One of the most reported forms of cancer that affects children below the age of 2 is retinoblastoma. This is caused when the retinoblasts of the eyes begin to grow or change beyond what the body can control and form tumors. This then results in retinoblastoma. Retinoblastoma can be treated like most forms of cancer if it is caught early before it progresses. There is also a strong likelihood that it is passed from genes and so it is important to request for a test from an optometrist in Winter Park if someone in your family has had this cancer before.
There are two types of retinoblastoma that can affect children, and this depends on where the mutation occurs on the retinoblastoma 1 gene (RB1) or if it is a genetic condition.
This cancer just happens without any premeditation. Non-hereditary retinoblastoma accounts for over 60% of cancers that affects children in North America. In most cases, the retinoblastoma affects only one eye. There is also little risk that children will be affected by the disease.
This type of retinoblastoma is passed on from parents to their children and accounts for 40% of cancers reported in children. In this case, someone in the family or a parent must have suffered from retinoblastoma. In some cases, it could be described as sporadic because there may be no history of retinoblastoma in the family. Kids who exhibit retinoblastoma are also at a higher risk of developing other forms of cancer like lung cancer, skin cancer, soft tissue sarcoma etc. There is also a strong chance that the retinoblastoma 1 gene would be transmitted to their future children. Despite medical research into the subject, there is still no definite way of predicting or reducing the risk of retinoblastoma occurring in children.
Retinoblastoma is best treated when it is identified early enough. This can be done through eye examination, blood testing and MRI’s. MRIs are especially useful when the family already has a history of retinoblastoma and so the children already have a high risk of having the cancer.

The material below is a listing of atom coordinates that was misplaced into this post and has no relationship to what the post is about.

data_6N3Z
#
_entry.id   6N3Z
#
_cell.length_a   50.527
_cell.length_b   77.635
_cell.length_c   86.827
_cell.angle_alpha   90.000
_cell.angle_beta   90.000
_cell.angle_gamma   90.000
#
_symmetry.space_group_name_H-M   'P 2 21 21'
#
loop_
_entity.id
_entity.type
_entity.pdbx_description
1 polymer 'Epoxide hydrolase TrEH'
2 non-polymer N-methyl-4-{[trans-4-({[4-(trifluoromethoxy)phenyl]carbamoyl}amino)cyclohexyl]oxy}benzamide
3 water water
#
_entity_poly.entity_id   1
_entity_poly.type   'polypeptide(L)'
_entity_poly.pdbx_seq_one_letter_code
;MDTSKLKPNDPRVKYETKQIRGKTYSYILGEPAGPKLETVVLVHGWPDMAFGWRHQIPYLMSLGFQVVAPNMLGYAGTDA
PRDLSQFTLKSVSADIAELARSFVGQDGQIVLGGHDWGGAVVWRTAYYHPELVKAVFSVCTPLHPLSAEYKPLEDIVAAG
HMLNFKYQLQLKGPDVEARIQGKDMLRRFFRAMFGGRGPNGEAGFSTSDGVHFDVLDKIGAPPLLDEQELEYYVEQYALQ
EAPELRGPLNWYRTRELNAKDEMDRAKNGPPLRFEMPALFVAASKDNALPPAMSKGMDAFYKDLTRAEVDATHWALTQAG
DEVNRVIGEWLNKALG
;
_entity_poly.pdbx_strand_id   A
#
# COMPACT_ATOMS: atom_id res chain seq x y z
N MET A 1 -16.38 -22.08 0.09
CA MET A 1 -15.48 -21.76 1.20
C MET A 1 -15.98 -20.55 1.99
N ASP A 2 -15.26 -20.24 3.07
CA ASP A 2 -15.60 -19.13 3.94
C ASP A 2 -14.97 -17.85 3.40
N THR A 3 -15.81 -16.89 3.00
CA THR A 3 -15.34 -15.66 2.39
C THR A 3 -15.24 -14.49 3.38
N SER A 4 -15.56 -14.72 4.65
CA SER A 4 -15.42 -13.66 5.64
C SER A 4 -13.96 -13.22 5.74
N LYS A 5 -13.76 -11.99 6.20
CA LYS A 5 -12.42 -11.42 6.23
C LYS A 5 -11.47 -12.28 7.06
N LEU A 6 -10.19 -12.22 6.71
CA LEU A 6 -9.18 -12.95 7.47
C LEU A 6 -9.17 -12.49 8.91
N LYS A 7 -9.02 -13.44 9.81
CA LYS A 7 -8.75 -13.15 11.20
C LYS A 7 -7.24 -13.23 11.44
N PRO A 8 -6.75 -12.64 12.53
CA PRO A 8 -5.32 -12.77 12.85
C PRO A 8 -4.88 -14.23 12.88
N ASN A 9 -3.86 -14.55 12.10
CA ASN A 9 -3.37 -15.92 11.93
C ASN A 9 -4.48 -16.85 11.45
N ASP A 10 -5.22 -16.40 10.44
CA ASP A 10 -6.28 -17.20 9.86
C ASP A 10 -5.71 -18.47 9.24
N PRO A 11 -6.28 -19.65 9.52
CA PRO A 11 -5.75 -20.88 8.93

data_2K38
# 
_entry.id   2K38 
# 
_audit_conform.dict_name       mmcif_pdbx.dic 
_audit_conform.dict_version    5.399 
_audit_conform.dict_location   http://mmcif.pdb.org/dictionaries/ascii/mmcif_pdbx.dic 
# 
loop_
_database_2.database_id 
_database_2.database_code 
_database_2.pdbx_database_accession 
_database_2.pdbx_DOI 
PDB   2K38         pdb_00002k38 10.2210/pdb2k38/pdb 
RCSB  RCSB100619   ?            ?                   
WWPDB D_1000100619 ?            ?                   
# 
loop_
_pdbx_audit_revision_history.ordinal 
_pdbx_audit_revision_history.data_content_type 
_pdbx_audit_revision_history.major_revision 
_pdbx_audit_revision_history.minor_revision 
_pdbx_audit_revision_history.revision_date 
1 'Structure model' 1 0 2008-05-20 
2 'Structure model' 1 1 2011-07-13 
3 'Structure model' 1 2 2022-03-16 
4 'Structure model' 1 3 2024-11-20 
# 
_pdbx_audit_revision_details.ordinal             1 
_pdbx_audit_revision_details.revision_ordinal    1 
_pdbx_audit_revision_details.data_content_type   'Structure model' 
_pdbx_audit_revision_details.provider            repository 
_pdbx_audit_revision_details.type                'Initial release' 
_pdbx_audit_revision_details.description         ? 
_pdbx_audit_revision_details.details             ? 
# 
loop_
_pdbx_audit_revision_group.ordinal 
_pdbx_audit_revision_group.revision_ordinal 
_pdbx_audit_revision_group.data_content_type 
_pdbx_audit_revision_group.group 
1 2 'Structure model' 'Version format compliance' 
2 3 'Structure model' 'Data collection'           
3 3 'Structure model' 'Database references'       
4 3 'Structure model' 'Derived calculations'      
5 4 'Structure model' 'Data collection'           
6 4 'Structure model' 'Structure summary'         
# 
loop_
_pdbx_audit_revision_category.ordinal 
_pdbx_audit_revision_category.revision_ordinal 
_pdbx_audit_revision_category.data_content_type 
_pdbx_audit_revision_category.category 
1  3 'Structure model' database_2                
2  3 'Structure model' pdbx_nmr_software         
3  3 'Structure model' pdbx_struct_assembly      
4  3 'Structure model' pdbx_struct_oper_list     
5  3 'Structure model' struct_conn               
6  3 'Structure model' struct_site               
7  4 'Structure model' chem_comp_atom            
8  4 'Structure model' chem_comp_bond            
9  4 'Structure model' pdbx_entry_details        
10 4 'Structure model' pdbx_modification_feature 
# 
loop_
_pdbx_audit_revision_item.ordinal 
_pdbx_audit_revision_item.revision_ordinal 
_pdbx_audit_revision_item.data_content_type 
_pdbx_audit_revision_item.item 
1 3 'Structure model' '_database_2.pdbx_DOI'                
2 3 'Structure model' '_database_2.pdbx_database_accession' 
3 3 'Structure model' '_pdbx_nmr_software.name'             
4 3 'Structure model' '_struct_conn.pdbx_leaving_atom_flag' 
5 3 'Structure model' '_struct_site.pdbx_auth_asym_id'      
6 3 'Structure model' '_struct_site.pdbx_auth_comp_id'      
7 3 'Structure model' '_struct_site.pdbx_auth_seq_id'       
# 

There are many things that can indicate that a child may be suffering from retinoblastoma. Most of these signs and symptoms can be caught by an optometrist in Winter Park during an eye examination or as a follow up on complaints of the physical symptoms. Here are some common signs that could indicate that a child may be suffering from retinoblastoma:
There are many ways to treat retinoblastoma and the preferred method depends on which stage the cancer is in before it was detected. We will be looking at some of these methods and the merits of each one:
This is the use of extreme cold to drop the temperature of the cells of the eyes and destroy cancerous cells. This treatment has shown a lot of success with early stage detection of retinoblastoma.
In this case, different forms of radiation such as microwave, ultrasound and infrared are used to target cancerous cells in the eyes and heat them up till they are destroyed. This is also typically recommended during early onset retinoblastoma. Children that have a low-risk occurrence of the disease can avoid chemotherapy by using thermotherapy. Doctors can combine this treatment with others to figure out the best way to keep the disease from coming back after treatment.
There are many ways that the chemotherapy treatment could delivered to children. The treatment can be done systematically through the use of anti-cancer medication of the use of radiation to deliver a steady dosage to the affected area. There is a lot of post-chemo treatment required for up to 5 years where the child’s progress is carefully monitored to prevent relapse.
When every trace of retinoblastoma in a child’s eye is removed and cannot be seen in tests, then the cancer is said to be in remission. This could be a temporary situation or a permanent one. While there is always a fear that the retinoblastoma could reoccur, optometrists in Winter Park always advise patients to understand all the options and possibilities so that they and their parents are well-prepared in the event of the cancer returning.
A good thing to note is that most of the treatment methods discussed for retinoblastomas are all successful with a large percentage of children. In extreme circumstances, the retinoblastoma may be beyond treatment and could become terminal. In this case, there will be a lot of effort in ensuring that the child is as comfortable as possible and pain-free for the rest of the life.
It is important to speak to your optometrist in Winter Park about checking for retinoblastoma if you see any of the signs in your children or you have questions that you want answers to. Call us today on (407) 672-2020 or fill out a contact form for a free appointment.